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Previously, I had been using ssl_requirement to give us fine grained control over which pages were served over ssl and which were served over plain http.

According to the ssl_requirement's own wiki, it has been superseded by rails 3.1's Force SSL. However this does not seem to be the case. Force SSL doesn't seem to expose an option to go in the opposite direction, there is no way to force a page to sent via regular http.

What is the correct Rails 3.1 way to force a page to be displayed in plain http? Does Force SSL truly supersede ssl_requirement?

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up vote 4 down vote accepted

The code for Force SSL is pretty easy to read.


It doesn't seem to do the reverse and force http to be used. It provides the only and except options to control which actions and controllers SSL is to be required for, but doesn't provide a way to force HTTP to be used instead of https.

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Was hoping there was a baked rails 3.1 way to do this. Marked as correct because this confirms my suspicions that there isn't. – ghempton Sep 26 '11 at 19:57
Now it seems that you can use an if or unless clause in the controller. See the same file you posted. – e3matheus Apr 30 '12 at 15:59

What Justice said. Some people feel strongly about browsing with SSL for everything. It's now trivial to snoop non-SSL sessions, so you should go out of your way to accomodate people who want to use it.


It should be fairly easy to accomplish using a before_filter:

class ApplicationController < ActionController::Base
  before_filter do
    if request.ssl? && Rails.env.production?
      redirect_to :protocol => 'http://', :status => :moved_permanently
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Yeah, thats exactly what ssl_requirement did. – ghempton Sep 26 '11 at 19:56
Actually, it's the exact opposite. Isn't that what you asked? – Joost Baaij Sep 27 '11 at 11:42
No, I was asking if force-ssl (what replaced ssl_requirement) also allowed for this. – ghempton Sep 27 '11 at 20:49
Since we are both being pedantic. Your question was, literally: "What is the correct Rails 3.1 way to force a page to be displayed in plain http?". To which I gave a correct answer. Your second question "Does Force SSL truly supersede ssl_requirement?" was not answered by anyone. – Joost Baaij Sep 27 '11 at 20:55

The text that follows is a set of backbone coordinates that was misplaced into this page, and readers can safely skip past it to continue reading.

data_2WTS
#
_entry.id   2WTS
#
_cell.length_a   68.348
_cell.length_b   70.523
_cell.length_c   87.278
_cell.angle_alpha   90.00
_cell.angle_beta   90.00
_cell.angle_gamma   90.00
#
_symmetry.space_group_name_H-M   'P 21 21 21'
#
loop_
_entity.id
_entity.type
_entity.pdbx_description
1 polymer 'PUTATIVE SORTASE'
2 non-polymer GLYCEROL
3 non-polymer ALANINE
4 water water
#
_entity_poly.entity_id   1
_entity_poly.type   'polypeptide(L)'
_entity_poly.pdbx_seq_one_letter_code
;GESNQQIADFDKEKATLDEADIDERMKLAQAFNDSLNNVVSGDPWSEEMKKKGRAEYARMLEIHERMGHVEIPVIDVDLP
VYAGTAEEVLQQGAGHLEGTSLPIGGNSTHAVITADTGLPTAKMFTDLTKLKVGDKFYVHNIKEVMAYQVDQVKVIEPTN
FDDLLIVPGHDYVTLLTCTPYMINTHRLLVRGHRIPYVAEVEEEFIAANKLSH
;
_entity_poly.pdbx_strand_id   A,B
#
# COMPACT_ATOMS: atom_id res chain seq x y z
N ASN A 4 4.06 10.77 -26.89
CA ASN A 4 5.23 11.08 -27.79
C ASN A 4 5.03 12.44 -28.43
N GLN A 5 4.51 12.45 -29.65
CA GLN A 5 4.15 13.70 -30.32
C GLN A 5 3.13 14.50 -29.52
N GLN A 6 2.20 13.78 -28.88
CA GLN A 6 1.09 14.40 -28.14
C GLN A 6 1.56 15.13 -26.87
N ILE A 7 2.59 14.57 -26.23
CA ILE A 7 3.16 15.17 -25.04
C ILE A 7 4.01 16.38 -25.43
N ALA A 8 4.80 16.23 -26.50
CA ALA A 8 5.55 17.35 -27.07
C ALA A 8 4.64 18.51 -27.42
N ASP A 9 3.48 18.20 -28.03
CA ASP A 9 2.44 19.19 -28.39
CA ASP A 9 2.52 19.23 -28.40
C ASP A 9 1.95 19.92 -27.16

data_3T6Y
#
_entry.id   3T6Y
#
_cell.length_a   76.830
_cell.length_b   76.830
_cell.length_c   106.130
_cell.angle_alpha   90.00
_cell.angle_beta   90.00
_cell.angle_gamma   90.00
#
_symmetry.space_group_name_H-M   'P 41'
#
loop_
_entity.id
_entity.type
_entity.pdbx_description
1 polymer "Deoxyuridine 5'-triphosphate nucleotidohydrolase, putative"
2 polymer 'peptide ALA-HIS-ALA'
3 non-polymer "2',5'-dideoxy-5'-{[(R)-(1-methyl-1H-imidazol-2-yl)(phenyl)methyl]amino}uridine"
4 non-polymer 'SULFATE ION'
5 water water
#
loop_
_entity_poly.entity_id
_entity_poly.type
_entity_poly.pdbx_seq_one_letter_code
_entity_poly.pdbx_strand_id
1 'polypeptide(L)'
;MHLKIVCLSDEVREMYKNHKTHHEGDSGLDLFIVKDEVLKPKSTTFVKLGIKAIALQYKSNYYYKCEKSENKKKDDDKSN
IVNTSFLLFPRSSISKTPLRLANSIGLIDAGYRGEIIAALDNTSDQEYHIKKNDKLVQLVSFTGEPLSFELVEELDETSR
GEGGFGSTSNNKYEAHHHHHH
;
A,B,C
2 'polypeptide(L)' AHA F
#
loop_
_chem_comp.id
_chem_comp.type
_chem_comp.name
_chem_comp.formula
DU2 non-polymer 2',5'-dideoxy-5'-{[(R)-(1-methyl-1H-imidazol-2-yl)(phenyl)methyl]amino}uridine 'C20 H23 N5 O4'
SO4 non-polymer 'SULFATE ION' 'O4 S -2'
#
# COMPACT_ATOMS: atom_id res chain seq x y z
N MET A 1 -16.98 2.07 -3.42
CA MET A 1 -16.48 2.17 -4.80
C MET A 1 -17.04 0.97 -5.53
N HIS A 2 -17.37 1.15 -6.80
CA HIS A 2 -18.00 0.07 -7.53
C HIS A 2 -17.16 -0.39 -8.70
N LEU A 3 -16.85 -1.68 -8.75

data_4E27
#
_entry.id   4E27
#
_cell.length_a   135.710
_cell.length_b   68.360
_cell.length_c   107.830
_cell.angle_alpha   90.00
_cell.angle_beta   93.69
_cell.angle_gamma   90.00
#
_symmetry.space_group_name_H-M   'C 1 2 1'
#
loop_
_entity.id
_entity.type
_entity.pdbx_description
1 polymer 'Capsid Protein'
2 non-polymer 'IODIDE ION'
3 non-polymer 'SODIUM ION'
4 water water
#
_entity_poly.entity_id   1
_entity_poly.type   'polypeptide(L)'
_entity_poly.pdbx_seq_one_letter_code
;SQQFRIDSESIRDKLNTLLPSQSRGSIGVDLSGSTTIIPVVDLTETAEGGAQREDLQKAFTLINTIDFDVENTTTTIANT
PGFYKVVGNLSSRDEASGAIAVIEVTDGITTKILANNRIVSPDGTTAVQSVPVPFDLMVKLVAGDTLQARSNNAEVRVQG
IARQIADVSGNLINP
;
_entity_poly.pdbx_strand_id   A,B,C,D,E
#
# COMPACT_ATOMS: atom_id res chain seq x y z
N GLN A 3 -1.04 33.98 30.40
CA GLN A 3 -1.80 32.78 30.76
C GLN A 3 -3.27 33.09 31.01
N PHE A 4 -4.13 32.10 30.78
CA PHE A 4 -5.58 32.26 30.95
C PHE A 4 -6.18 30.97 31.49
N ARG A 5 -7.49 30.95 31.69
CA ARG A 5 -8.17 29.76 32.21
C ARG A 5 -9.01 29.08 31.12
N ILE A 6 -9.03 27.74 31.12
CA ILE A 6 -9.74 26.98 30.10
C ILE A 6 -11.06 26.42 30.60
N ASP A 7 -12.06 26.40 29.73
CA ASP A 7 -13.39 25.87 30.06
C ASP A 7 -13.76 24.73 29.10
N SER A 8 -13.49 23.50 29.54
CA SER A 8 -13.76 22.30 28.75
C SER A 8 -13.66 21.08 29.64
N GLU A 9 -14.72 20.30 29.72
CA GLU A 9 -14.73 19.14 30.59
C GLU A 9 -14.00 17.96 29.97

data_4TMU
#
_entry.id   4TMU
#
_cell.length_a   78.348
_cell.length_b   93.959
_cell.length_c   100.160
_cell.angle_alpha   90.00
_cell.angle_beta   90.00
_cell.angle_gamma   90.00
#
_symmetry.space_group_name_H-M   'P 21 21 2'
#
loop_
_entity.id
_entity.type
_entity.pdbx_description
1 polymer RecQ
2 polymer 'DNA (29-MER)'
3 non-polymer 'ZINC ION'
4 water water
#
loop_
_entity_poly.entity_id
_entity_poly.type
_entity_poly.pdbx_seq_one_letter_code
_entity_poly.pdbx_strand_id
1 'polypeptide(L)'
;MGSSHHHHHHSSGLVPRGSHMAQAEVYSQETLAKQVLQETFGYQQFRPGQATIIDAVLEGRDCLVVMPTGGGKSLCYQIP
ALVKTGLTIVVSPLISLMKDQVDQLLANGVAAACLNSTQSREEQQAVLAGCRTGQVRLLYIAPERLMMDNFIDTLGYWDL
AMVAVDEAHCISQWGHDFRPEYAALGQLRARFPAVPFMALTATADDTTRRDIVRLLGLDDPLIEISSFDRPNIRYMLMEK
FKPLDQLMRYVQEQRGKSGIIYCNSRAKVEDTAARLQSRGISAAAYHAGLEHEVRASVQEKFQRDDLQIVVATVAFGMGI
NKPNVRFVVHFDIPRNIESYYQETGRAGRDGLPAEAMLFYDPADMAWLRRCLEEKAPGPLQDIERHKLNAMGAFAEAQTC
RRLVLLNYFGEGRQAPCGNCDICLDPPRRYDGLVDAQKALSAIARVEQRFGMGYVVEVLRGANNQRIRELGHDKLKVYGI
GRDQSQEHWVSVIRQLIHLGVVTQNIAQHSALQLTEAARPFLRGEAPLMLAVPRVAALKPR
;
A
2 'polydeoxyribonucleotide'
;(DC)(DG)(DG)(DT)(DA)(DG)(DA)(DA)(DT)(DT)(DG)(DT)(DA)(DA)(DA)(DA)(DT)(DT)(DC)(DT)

This should be request.ssl? instead of request.ssl, which doesn't exist. – Eric Yang Dec 12 '11 at 23:32

To use force_non_ssl the exact same way as force_ssl check this Rails Concern: https://gist.github.com/joost/6989118

Accepts options like:

force_non_ssl only: :show
force_non_ssl except: :show, notice: "Hi this is now insecure :)"
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I simplified joost's code to all I needed. Thanks joost

if request.ssl?
  options = {
    :protocol => 'http://',
    :host     => request.host,
    :path     => request.fullpath,
    :status   => :moved_permanently
  non_secure_url = ActionDispatch::Http::URL.url_for(options.slice(*URL_OPTIONS))
  redirect_to non_secure_url, options.slice(*REDIRECT_OPTIONS)
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For those who just need to disable force_ssl behaviour on their whole app for a short time on local machine like me, you can simply do this in your ApplicationController:

def self.force_ssl *a
  warn "force_ssl disabled globally"

Just make sure not to commit it to your codebase.

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Why would you ever want to force HTTP over HTTPS?

A lot of us out here browse with SSL everywhere. Please don't put the rest of us at risk simply because you don't like helping us out with our own security.

For most of us, security is important, even if most of us don't understand its importance or know how to obtain it. For some of us, security is life and death critical.

Some pages must be served over SSL. Although, in my view, if any part of your site requires being served over SSL, then the entire site requires it (a MITM can change the link to the SSL page as it is rendered on the non-SSL page to point to a non-SSL proxy that the MITM controls). No page ever requires being served without SSL.

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The classic you should be doing it this way instead response. There are many reasons for forcing http. Some 3rd party APIs and widgets (e.g. tweet button) are only exposed in http. Sometimes you want better performance for a non-sensitive site. – ghempton Sep 26 '11 at 19:01
Not to mention that when you're creating your own API you might actually not want some requests to have the overhead of an SSL connection… There's no reason to use HTTPS unless you need to, not the other way around. – Levi Figueira Nov 11 '11 at 15:09
There's situation where ssl just makes things worse, like youtube embedded videos that complain about ssl. – Pod May 21 '13 at 20:34

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